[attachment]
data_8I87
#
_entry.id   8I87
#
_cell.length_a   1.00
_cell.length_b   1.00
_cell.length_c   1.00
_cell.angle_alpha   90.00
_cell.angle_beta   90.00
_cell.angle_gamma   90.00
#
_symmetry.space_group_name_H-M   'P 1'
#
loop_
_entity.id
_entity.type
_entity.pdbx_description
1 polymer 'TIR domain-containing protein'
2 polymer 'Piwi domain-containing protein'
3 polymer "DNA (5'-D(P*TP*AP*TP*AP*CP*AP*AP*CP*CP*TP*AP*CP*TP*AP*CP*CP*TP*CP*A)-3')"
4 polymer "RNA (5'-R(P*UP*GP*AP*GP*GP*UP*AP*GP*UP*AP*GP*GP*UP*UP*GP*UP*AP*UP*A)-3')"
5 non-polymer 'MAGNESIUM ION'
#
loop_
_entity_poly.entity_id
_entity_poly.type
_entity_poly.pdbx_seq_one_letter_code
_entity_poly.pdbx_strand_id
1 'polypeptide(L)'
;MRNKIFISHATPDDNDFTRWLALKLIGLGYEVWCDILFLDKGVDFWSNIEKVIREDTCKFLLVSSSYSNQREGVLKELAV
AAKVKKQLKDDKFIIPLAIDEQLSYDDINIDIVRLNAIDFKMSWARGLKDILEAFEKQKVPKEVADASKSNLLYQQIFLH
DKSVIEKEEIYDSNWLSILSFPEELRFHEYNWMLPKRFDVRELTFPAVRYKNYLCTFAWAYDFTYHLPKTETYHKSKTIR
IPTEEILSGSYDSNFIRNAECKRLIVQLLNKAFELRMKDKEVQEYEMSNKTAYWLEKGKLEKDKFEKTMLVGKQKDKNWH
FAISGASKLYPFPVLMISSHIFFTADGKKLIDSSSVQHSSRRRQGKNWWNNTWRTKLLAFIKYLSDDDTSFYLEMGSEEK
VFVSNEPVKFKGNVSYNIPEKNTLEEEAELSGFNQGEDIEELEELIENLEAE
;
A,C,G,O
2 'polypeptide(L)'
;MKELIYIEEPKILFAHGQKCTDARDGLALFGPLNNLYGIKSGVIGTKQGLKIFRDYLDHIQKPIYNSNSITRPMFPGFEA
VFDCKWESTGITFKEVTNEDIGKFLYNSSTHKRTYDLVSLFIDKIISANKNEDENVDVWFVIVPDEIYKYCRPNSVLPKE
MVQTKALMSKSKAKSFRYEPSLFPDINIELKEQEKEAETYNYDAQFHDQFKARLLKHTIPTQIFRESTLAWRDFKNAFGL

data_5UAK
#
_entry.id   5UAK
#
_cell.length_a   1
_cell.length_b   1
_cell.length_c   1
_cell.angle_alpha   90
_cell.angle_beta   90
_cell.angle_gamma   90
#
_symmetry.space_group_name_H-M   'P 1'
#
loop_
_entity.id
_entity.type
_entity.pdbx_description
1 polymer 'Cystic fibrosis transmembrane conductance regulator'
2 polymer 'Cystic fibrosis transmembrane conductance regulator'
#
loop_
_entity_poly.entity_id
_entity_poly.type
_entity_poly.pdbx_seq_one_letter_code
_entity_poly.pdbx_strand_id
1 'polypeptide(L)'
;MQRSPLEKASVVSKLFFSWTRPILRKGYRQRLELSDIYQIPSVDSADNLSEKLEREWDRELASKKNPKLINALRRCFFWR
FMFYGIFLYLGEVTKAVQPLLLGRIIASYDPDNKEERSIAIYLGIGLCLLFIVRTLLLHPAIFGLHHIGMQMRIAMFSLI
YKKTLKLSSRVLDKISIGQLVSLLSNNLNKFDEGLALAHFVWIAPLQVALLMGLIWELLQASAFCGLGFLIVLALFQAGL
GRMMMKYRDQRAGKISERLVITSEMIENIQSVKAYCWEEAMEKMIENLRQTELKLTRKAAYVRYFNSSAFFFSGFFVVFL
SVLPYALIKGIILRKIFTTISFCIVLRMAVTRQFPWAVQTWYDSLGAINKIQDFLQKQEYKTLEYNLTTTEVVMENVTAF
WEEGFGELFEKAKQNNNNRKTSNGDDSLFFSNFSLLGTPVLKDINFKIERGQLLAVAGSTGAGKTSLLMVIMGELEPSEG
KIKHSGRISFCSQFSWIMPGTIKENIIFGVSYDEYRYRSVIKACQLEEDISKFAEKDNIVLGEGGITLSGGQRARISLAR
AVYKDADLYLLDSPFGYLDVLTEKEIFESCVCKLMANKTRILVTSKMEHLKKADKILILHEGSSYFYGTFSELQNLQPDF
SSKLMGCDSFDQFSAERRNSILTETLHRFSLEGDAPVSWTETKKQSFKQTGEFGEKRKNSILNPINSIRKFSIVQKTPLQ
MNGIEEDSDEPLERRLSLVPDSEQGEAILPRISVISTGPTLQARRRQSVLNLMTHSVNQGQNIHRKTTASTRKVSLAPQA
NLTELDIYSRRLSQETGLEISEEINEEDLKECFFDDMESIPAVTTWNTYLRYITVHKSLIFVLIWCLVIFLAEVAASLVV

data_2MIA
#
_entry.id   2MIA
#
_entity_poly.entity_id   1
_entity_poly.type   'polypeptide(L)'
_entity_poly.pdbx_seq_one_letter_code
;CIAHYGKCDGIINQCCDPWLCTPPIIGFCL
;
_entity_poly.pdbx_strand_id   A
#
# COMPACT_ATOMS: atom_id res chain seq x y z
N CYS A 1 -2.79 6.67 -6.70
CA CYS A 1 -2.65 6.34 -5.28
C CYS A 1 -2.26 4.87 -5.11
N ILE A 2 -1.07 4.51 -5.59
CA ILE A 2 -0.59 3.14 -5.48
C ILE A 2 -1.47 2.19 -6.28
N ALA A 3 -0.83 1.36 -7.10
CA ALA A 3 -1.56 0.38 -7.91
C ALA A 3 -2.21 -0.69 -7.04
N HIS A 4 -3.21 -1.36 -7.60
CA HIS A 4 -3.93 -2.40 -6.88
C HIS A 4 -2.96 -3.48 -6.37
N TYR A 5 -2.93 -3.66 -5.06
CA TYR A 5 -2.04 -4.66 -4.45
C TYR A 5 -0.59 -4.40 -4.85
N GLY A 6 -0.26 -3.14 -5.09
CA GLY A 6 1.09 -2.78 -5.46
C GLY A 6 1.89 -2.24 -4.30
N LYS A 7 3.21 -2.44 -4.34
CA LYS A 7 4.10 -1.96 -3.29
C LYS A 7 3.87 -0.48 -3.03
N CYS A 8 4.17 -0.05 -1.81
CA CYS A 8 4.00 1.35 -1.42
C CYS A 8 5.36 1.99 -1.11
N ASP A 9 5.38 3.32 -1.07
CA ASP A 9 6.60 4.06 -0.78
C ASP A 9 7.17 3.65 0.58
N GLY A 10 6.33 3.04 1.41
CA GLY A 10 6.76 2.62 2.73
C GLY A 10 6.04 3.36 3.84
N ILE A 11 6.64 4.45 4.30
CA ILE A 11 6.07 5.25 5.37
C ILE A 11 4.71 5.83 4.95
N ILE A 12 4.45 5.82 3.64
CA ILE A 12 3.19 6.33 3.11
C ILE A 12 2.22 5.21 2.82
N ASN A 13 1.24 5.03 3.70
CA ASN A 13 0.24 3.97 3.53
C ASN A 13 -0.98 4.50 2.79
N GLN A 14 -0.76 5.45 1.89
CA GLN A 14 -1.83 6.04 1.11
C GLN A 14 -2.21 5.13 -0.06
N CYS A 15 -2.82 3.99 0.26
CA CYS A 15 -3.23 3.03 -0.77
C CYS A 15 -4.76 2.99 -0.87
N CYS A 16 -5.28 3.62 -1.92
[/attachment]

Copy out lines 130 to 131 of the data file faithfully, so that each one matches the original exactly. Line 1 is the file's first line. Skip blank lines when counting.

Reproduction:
N GLN A 14 -0.76 5.45 1.89
CA GLN A 14 -1.83 6.04 1.11